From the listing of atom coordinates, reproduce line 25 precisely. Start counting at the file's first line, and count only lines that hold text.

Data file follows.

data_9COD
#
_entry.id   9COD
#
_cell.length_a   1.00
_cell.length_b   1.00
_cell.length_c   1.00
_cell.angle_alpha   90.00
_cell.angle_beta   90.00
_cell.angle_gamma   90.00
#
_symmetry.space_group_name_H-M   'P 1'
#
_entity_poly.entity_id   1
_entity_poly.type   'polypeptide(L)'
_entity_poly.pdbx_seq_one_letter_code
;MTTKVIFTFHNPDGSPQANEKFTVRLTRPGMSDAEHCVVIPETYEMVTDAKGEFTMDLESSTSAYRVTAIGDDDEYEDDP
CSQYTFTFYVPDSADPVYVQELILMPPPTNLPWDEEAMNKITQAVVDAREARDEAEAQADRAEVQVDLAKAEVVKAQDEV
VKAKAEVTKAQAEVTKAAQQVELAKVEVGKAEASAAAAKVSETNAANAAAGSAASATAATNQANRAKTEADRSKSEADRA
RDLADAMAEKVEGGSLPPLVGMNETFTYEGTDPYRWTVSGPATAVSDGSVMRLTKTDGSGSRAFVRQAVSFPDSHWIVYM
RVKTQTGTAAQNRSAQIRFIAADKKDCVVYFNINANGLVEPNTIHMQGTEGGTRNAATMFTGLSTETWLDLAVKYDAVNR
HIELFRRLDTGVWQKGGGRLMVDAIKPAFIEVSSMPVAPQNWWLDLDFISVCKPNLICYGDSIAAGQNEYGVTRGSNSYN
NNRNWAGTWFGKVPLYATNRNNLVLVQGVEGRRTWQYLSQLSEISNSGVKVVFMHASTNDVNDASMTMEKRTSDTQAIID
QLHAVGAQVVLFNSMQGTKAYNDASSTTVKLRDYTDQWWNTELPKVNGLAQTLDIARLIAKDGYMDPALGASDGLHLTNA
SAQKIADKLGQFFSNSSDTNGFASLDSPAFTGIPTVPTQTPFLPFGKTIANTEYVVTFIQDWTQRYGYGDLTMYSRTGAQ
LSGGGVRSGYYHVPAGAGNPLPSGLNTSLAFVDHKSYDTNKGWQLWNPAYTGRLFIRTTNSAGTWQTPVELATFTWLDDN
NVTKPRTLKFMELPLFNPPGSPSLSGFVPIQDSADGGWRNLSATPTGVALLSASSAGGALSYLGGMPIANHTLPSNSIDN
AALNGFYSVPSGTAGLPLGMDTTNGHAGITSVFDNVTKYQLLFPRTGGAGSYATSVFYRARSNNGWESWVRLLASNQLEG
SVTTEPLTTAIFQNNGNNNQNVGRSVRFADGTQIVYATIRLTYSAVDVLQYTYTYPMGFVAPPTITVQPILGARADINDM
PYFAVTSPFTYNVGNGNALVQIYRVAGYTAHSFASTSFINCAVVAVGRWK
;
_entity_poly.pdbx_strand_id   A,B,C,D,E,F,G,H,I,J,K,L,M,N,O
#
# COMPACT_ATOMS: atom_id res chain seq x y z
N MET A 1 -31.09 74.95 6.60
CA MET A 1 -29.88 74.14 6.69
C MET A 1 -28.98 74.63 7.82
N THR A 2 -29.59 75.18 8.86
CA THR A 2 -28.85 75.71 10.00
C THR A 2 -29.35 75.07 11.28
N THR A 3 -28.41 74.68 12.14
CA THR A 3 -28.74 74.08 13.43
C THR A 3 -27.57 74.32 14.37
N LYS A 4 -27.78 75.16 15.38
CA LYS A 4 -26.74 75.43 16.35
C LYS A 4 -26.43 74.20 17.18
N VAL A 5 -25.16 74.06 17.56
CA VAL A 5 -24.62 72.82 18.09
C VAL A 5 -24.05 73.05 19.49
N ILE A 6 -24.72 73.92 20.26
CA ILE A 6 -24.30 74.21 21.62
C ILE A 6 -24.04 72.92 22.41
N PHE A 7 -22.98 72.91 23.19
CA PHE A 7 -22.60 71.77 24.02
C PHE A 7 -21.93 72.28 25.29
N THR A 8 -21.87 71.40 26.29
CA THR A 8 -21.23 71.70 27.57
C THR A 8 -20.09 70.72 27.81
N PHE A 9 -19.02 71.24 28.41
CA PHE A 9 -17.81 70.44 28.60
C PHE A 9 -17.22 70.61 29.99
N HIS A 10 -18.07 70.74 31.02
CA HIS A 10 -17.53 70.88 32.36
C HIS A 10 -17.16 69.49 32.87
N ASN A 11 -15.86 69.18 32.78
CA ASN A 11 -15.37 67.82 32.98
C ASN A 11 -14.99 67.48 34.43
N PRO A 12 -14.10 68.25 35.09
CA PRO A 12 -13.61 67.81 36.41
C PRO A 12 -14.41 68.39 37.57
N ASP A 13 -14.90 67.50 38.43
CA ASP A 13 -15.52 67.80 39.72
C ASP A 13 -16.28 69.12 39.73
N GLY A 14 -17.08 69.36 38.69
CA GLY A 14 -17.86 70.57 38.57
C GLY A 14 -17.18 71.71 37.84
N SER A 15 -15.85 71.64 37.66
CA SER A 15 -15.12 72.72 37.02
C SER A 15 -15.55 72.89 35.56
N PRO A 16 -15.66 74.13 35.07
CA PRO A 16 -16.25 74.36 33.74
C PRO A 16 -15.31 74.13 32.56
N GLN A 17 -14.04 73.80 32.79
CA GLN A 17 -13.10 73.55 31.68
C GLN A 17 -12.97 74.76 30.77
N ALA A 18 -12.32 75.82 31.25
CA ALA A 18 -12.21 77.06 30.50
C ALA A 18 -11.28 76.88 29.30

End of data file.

SAQKIADKLGQFFSNSSDTNGFASLDSPAFTGIPTVPTQTPFLPFGKTIANTEYVVTFIQDWTQRYGYGDLTMYSRTGAQ